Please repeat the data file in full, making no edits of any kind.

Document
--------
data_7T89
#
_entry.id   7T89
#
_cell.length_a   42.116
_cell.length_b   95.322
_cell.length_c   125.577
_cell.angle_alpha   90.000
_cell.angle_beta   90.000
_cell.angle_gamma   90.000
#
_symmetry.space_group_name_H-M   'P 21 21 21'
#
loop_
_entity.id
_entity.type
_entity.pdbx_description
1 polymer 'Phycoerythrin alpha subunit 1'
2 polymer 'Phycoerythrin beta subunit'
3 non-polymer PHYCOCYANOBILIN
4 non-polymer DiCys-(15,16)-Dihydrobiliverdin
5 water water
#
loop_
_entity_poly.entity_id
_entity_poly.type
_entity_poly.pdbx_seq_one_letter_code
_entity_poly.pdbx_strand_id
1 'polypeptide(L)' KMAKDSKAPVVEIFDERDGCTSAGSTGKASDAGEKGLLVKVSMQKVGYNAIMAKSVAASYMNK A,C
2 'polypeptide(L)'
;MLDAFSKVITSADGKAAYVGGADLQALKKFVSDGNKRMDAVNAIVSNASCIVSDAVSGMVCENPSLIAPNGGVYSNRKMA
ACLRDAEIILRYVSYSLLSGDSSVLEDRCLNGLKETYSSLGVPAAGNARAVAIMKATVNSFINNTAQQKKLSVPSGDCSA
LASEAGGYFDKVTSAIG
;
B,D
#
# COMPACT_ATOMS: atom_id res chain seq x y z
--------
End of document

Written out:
data_7T89
#
_entry.id   7T89
#
_cell.length_a   42.116
_cell.length_b   95.322
_cell.length_c   125.577
_cell.angle_alpha   90.000
_cell.angle_beta   90.000
_cell.angle_gamma   90.000
#
_symmetry.space_group_name_H-M   'P 21 21 21'
#
loop_
_entity.id
_entity.type
_entity.pdbx_description
1 polymer 'Phycoerythrin alpha subunit 1'
2 polymer 'Phycoerythrin beta subunit'
3 non-polymer PHYCOCYANOBILIN
4 non-polymer DiCys-(15,16)-Dihydrobiliverdin
5 water water
#
loop_
_entity_poly.entity_id
_entity_poly.type
_entity_poly.pdbx_seq_one_letter_code
_entity_poly.pdbx_strand_id
1 'polypeptide(L)' KMAKDSKAPVVEIFDERDGCTSAGSTGKASDAGEKGLLVKVSMQKVGYNAIMAKSVAASYMNK A,C
2 'polypeptide(L)'
;MLDAFSKVITSADGKAAYVGGADLQALKKFVSDGNKRMDAVNAIVSNASCIVSDAVSGMVCENPSLIAPNGGVYSNRKMA
ACLRDAEIILRYVSYSLLSGDSSVLEDRCLNGLKETYSSLGVPAAGNARAVAIMKATVNSFINNTAQQKKLSVPSGDCSA
LASEAGGYFDKVTSAIG
;
B,D
#
# COMPACT_ATOMS: atom_id res chain seq x y z